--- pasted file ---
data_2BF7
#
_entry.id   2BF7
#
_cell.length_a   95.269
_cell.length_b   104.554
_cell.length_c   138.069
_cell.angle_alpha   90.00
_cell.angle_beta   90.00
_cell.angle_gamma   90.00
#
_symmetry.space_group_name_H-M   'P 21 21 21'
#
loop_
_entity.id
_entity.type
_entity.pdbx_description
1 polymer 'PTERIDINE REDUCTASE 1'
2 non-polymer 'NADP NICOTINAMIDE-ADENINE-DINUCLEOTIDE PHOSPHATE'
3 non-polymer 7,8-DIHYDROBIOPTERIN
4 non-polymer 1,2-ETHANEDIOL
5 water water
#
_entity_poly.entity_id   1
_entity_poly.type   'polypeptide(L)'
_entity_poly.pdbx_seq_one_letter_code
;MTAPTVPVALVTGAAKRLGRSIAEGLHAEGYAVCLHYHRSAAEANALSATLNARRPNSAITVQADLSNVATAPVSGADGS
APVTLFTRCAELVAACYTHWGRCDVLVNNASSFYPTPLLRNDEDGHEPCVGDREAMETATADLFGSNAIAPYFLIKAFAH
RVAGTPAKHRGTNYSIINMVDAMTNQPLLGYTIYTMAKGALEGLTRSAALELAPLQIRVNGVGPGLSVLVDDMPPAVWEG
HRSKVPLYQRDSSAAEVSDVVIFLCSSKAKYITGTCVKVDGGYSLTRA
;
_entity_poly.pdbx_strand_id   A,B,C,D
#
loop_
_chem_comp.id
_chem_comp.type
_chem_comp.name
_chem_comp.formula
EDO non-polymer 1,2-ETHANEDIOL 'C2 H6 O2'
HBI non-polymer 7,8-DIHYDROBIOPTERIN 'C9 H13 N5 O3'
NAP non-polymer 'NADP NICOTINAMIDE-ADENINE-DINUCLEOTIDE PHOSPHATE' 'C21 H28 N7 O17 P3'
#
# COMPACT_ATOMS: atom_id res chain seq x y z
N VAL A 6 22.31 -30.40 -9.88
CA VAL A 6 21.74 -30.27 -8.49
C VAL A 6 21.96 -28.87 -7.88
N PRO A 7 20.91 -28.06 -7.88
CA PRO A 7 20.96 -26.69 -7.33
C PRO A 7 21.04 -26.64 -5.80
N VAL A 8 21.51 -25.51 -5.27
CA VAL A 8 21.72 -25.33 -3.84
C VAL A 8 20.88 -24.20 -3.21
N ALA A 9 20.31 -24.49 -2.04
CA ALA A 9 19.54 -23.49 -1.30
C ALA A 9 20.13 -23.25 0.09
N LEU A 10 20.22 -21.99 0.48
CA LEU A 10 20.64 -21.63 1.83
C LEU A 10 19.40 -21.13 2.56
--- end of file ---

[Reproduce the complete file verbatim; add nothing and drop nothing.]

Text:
data_2BF7
#
_entry.id   2BF7
#
_cell.length_a   95.269
_cell.length_b   104.554
_cell.length_c   138.069
_cell.angle_alpha   90.00
_cell.angle_beta   90.00
_cell.angle_gamma   90.00
#
_symmetry.space_group_name_H-M   'P 21 21 21'
#
loop_
_entity.id
_entity.type
_entity.pdbx_description
1 polymer 'PTERIDINE REDUCTASE 1'
2 non-polymer 'NADP NICOTINAMIDE-ADENINE-DINUCLEOTIDE PHOSPHATE'
3 non-polymer 7,8-DIHYDROBIOPTERIN
4 non-polymer 1,2-ETHANEDIOL
5 water water
#
_entity_poly.entity_id   1
_entity_poly.type   'polypeptide(L)'
_entity_poly.pdbx_seq_one_letter_code
;MTAPTVPVALVTGAAKRLGRSIAEGLHAEGYAVCLHYHRSAAEANALSATLNARRPNSAITVQADLSNVATAPVSGADGS
APVTLFTRCAELVAACYTHWGRCDVLVNNASSFYPTPLLRNDEDGHEPCVGDREAMETATADLFGSNAIAPYFLIKAFAH
RVAGTPAKHRGTNYSIINMVDAMTNQPLLGYTIYTMAKGALEGLTRSAALELAPLQIRVNGVGPGLSVLVDDMPPAVWEG
HRSKVPLYQRDSSAAEVSDVVIFLCSSKAKYITGTCVKVDGGYSLTRA
;
_entity_poly.pdbx_strand_id   A,B,C,D
#
loop_
_chem_comp.id
_chem_comp.type
_chem_comp.name
_chem_comp.formula
EDO non-polymer 1,2-ETHANEDIOL 'C2 H6 O2'
HBI non-polymer 7,8-DIHYDROBIOPTERIN 'C9 H13 N5 O3'
NAP non-polymer 'NADP NICOTINAMIDE-ADENINE-DINUCLEOTIDE PHOSPHATE' 'C21 H28 N7 O17 P3'
#
# COMPACT_ATOMS: atom_id res chain seq x y z
N VAL A 6 22.31 -30.40 -9.88
CA VAL A 6 21.74 -30.27 -8.49
C VAL A 6 21.96 -28.87 -7.88
N PRO A 7 20.91 -28.06 -7.88
CA PRO A 7 20.96 -26.69 -7.33
C PRO A 7 21.04 -26.64 -5.80
N VAL A 8 21.51 -25.51 -5.27
CA VAL A 8 21.72 -25.33 -3.84
C VAL A 8 20.88 -24.20 -3.21
N ALA A 9 20.31 -24.49 -2.04
CA ALA A 9 19.54 -23.49 -1.30
C ALA A 9 20.13 -23.25 0.09
N LEU A 10 20.22 -21.99 0.48
CA LEU A 10 20.64 -21.63 1.83
C LEU A 10 19.40 -21.13 2.56